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Conservatives Concerned About the Death Penalty » Federal Government Resumes Executions After 17 Years

This week, the U.S. federal government resumed executions after a 17 year hiatus at the national level.

A total of five men were given execution dates for this summer, and thus far, two have been carried out. As expected, there have been many procedural, constitutional, and ethical issues surrounding the cases.

Though the government claimed these executions were to be carried out in the name of the victims’ families, the victims’ family members of Daniel Lewis Lee were adamant and vocal in their disapproval of the death penalty from the very beginning. They made numerous attempts to speak out and have their voices respected. Ultimately, they were not even able to be at the execution due to COVID-19 concerns – thus having this last dignity also taken from them by the administration.

Lee’s execution transpired in the early morning hours of Tuesday. He had been strapped to the gurney for hours as courts decided whether or not he could actually be executed. Only a few members of the media were allowed to be present, and were even sent home at one point before being called back. Though his death warrant had expired Monday night when the clock struck midnight, the courts still allowed his execution to move forward. There are many outstanding questions about the legality of this action.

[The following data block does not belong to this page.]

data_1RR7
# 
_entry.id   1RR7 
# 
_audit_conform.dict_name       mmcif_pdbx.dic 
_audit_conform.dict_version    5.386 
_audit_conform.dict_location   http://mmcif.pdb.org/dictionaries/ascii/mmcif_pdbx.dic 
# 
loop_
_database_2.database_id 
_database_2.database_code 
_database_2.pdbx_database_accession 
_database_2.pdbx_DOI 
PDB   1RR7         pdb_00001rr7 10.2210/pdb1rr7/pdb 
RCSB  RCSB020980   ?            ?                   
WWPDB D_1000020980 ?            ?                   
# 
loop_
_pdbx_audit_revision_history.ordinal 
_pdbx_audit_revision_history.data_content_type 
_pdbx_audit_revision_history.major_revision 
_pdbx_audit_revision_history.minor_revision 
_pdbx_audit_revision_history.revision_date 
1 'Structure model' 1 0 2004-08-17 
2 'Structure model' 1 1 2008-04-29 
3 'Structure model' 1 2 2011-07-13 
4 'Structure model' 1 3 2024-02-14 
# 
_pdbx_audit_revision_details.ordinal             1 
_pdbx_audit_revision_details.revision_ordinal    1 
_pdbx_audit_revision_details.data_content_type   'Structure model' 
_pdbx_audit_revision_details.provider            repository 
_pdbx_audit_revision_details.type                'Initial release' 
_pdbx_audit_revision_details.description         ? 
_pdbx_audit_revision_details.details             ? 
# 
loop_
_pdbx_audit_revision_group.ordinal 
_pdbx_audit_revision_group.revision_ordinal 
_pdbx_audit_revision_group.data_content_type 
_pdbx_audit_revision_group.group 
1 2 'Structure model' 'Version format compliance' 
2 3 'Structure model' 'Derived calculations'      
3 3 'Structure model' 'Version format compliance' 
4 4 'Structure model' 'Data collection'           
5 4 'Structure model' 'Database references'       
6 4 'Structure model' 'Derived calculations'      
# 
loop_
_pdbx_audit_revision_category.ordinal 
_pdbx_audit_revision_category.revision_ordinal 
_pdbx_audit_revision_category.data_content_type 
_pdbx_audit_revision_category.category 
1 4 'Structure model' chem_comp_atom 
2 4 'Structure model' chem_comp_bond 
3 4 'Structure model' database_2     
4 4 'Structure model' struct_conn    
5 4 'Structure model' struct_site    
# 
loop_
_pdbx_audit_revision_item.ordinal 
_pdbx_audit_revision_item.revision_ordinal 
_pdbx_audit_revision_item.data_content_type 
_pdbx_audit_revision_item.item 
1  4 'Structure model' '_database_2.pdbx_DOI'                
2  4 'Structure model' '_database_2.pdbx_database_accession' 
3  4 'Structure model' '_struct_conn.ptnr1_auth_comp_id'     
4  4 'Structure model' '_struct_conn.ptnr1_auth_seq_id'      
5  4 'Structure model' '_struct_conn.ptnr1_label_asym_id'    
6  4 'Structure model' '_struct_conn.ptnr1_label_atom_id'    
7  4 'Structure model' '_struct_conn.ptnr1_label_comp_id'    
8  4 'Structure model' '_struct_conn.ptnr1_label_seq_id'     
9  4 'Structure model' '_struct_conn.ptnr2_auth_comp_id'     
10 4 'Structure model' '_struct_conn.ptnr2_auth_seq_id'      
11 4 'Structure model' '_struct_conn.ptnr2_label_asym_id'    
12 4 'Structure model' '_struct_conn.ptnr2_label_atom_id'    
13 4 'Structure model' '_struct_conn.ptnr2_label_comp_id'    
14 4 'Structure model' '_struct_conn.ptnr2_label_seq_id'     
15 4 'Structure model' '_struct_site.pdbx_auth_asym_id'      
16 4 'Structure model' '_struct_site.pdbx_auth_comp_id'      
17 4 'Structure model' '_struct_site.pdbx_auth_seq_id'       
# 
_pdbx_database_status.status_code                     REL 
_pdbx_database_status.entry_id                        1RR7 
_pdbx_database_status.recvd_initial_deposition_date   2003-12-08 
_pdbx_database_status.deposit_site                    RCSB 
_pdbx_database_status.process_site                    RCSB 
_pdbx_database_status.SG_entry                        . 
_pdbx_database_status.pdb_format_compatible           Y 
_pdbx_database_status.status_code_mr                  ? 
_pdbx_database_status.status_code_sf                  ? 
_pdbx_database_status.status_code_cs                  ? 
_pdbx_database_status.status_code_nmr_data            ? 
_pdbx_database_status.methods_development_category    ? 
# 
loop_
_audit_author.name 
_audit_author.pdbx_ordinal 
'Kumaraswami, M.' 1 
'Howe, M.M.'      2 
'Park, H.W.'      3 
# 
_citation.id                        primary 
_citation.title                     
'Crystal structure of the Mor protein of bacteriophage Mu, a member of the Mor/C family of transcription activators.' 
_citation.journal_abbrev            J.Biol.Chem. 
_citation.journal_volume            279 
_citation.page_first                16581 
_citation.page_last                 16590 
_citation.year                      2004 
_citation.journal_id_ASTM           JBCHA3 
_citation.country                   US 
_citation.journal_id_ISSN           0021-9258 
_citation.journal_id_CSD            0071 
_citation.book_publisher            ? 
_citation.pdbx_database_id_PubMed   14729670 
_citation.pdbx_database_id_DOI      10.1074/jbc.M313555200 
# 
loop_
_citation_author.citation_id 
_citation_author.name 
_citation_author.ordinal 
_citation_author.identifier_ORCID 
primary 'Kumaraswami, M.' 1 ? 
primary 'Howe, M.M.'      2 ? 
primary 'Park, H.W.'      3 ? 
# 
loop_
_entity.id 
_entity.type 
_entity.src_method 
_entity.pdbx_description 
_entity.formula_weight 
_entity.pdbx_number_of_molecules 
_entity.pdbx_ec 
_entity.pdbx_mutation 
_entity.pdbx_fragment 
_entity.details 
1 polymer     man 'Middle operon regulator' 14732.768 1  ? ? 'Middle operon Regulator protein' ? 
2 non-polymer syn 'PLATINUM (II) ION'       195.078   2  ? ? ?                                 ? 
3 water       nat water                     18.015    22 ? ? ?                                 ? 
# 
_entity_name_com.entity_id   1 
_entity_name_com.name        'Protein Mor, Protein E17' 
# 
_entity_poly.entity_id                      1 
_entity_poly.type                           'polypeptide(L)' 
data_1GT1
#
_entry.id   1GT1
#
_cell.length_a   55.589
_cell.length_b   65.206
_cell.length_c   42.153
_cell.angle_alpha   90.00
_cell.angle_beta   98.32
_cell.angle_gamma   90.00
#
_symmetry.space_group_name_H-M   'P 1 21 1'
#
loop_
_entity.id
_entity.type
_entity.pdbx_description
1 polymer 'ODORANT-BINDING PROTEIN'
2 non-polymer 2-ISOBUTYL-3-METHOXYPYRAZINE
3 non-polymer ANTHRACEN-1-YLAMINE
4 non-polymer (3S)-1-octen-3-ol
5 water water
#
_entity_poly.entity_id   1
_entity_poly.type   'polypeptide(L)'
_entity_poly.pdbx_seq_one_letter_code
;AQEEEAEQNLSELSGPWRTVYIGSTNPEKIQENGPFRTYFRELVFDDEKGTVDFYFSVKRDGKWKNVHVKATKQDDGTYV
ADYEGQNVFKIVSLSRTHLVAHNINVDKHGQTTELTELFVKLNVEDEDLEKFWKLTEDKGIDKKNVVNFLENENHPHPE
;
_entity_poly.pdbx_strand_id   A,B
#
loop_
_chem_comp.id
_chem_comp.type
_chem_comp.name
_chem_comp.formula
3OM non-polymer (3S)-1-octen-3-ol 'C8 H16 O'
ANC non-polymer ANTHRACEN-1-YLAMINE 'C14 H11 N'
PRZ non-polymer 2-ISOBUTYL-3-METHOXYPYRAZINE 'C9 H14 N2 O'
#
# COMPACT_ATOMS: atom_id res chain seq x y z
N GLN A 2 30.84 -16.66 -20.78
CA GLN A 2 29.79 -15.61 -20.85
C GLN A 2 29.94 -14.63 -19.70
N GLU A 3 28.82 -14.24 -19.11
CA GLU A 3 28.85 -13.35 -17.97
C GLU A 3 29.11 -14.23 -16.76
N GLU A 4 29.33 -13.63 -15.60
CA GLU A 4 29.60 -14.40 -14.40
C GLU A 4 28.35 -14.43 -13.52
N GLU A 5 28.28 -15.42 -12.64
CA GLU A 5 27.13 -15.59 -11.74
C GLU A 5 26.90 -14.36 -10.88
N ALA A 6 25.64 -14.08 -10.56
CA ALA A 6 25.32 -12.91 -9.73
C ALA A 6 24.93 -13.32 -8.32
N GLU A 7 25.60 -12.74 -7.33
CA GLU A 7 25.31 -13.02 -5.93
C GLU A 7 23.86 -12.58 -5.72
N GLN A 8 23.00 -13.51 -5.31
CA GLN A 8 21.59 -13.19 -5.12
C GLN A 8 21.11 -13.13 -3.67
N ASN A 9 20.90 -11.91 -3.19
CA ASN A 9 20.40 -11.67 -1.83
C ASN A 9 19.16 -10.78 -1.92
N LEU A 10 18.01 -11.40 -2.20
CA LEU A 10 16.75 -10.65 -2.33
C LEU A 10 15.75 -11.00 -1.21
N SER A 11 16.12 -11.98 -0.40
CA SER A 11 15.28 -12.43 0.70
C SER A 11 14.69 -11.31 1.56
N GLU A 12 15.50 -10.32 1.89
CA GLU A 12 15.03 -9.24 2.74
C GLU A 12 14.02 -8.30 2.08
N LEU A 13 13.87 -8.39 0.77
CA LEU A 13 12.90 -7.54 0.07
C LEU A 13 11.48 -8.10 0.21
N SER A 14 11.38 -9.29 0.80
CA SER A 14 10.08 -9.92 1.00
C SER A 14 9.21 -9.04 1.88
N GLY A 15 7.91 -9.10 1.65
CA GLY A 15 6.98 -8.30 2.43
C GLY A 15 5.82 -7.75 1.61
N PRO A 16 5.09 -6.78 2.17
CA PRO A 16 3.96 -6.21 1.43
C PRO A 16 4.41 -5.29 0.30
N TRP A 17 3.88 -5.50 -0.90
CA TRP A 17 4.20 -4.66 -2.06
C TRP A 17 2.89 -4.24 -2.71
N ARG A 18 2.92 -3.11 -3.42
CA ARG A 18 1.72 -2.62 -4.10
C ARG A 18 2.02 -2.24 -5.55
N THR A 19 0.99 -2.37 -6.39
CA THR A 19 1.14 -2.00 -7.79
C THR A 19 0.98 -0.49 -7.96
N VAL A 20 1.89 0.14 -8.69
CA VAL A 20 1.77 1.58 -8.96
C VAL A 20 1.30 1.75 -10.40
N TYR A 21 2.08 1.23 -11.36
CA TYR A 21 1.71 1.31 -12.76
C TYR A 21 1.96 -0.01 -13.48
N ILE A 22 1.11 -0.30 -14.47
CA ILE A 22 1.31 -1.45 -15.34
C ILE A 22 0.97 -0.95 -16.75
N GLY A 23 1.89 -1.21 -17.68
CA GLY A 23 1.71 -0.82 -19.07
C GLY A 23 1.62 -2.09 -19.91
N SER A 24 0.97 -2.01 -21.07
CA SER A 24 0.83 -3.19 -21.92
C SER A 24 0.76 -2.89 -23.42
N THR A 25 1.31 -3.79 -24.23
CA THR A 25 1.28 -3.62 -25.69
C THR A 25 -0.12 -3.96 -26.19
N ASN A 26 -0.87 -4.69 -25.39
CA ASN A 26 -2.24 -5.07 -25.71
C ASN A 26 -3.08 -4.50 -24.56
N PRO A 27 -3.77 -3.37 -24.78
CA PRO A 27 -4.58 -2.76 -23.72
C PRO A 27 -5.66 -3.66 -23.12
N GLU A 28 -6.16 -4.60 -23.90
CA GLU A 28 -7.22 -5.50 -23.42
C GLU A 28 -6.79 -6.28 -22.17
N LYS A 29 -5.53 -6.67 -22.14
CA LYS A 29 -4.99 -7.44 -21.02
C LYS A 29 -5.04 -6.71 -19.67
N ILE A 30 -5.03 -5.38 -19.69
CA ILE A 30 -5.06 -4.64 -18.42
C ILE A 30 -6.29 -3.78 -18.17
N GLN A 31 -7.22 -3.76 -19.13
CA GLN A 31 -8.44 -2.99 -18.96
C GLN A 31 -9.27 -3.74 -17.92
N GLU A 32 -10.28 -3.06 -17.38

Wesley Purkey was executed in a similar manner in the early morning hours of Thursday this week. Purkey was diagnosed with schizophrenia and early onset dementia.

There is little hope that the next three executions scheduled will be stopped, just as there is no evidence that indicates these deaths will be a deterrent to crime, make any American safer, or bring healing for the family members involved in the cases. Instead, these events are transpiring in the middle of a global pandemic as a piece of security theater. They are playing politics with American lives, and we’re all losing.

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